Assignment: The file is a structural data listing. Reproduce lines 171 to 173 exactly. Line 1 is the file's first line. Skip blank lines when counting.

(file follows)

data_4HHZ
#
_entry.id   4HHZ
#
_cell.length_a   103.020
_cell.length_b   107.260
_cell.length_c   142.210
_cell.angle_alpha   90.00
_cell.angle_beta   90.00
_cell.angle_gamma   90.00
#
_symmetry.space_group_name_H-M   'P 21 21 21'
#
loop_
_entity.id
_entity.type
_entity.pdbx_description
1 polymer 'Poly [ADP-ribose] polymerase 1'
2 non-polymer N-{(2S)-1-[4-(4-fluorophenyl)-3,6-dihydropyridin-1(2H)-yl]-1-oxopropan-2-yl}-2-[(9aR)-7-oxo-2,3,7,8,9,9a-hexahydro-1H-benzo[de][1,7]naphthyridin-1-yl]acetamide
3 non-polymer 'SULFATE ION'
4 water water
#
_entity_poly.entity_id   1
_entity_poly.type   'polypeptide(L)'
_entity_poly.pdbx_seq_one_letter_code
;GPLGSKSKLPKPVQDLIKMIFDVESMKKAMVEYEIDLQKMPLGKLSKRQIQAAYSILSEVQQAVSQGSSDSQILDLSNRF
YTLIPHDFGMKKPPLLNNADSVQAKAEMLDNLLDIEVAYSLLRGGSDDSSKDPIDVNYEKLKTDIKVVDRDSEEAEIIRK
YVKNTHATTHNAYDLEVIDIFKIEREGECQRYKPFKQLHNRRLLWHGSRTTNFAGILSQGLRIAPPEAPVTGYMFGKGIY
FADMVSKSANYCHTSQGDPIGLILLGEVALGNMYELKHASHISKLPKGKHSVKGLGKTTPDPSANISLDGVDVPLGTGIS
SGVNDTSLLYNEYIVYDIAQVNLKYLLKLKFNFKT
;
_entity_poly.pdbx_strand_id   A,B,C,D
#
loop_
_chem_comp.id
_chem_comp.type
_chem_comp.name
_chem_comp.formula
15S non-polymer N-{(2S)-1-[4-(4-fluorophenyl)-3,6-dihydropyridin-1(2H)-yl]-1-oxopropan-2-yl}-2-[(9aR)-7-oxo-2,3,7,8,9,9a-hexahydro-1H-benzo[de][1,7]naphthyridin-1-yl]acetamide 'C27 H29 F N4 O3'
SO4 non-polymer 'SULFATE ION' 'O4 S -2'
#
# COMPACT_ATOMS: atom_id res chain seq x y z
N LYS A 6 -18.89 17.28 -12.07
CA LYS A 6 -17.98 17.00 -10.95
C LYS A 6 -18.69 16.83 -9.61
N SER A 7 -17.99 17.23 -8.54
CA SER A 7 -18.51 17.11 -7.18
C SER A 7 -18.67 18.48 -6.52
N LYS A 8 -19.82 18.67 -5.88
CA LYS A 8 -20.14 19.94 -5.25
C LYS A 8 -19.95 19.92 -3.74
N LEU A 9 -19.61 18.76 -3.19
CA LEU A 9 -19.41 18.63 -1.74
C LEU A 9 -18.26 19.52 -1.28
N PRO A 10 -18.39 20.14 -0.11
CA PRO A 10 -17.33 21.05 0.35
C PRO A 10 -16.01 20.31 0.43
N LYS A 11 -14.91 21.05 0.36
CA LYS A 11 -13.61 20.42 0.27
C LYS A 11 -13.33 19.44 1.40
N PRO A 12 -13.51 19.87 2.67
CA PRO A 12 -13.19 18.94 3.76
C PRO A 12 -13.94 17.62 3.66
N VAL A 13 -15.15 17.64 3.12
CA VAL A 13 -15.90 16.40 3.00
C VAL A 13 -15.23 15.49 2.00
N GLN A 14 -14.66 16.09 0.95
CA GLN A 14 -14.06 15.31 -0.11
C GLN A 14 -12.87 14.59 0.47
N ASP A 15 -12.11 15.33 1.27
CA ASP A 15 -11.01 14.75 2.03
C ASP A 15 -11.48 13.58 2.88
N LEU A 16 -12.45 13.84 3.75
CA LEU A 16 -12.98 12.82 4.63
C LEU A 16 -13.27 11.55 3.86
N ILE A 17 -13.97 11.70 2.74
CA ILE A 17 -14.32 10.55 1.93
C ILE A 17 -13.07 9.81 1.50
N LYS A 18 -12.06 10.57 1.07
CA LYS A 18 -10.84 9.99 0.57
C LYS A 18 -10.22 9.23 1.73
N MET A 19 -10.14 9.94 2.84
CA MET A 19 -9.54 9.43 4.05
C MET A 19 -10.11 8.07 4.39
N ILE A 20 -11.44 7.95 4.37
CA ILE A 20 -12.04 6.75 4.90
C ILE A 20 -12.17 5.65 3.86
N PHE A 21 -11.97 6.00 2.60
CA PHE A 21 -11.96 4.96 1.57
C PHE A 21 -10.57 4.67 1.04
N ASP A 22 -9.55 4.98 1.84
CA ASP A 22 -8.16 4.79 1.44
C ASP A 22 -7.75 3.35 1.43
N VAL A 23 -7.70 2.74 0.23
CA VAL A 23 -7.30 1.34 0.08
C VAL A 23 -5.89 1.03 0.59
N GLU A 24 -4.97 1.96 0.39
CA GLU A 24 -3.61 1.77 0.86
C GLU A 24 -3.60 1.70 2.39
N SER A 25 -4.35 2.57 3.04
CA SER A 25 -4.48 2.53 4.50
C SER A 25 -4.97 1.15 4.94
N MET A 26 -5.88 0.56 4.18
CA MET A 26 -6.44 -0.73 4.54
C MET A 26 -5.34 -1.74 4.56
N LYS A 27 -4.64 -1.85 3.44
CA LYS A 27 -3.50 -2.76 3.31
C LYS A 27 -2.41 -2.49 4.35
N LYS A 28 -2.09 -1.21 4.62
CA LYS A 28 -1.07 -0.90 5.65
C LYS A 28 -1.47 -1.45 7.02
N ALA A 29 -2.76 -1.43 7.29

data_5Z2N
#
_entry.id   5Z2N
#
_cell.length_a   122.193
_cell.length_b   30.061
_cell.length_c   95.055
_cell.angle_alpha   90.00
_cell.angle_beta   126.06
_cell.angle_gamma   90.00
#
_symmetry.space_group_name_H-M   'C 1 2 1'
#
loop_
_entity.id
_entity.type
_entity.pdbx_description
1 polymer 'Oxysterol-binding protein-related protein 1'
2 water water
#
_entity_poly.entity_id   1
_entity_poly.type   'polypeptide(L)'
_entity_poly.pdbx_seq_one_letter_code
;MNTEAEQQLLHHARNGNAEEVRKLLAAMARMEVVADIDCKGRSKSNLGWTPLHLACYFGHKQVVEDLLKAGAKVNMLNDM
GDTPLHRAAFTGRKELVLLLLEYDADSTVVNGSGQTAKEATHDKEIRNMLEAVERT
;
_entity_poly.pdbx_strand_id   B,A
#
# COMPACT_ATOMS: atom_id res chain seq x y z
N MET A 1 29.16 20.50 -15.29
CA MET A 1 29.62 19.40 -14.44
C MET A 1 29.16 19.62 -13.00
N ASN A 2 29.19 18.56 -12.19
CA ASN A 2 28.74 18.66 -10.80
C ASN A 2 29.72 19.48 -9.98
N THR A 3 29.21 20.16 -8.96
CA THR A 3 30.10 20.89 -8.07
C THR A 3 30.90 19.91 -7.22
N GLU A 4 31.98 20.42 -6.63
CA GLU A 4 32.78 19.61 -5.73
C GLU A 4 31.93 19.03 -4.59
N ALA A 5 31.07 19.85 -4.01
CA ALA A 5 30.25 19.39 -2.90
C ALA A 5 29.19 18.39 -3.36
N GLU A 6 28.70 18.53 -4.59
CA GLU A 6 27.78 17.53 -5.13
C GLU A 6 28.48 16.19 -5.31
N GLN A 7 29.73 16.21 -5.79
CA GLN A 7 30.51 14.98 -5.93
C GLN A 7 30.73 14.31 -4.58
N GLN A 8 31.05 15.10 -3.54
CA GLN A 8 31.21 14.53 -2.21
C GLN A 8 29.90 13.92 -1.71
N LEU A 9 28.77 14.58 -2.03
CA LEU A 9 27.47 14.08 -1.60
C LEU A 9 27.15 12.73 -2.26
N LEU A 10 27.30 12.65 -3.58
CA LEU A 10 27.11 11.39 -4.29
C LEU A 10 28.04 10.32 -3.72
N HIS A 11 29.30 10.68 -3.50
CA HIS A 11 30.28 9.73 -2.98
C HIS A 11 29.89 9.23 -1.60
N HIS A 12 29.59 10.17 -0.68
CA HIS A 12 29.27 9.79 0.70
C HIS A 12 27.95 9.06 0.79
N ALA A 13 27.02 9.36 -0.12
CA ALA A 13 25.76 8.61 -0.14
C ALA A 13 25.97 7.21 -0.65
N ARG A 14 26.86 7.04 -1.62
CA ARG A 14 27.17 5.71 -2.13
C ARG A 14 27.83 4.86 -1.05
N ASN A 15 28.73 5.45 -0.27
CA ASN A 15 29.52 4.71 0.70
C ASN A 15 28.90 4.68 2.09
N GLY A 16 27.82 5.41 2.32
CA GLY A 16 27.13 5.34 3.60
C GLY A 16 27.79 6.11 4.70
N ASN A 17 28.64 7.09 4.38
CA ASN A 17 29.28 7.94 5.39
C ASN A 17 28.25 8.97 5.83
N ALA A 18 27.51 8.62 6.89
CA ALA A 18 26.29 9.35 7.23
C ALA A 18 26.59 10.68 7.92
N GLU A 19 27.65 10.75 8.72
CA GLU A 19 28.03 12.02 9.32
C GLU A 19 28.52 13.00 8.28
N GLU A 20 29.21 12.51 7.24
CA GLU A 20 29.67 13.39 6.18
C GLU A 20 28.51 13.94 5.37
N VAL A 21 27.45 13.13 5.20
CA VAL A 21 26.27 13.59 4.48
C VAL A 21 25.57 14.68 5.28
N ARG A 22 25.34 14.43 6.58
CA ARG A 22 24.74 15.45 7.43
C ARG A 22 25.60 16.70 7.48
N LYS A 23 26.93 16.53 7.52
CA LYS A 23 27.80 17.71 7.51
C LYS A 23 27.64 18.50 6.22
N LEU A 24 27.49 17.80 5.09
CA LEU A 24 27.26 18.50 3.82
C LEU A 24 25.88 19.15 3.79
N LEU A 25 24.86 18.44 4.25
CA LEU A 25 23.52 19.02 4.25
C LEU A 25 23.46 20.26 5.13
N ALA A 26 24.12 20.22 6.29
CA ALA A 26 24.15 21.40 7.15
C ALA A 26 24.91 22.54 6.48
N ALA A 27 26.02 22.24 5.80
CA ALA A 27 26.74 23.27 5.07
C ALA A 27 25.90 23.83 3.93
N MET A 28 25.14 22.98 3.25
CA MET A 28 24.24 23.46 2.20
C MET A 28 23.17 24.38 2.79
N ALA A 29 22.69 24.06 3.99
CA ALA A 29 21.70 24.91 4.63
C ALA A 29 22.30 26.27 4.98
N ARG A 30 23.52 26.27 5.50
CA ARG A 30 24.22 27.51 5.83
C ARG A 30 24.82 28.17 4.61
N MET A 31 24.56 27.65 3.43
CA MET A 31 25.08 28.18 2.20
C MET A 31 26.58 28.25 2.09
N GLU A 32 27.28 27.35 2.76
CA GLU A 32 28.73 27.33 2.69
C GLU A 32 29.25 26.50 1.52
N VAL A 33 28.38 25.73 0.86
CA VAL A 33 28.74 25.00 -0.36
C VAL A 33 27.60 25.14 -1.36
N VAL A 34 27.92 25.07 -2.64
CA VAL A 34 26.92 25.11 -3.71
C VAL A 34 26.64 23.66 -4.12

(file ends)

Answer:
C LEU A 10 28.04 10.32 -3.72
N HIS A 11 29.30 10.68 -3.50
CA HIS A 11 30.28 9.73 -2.98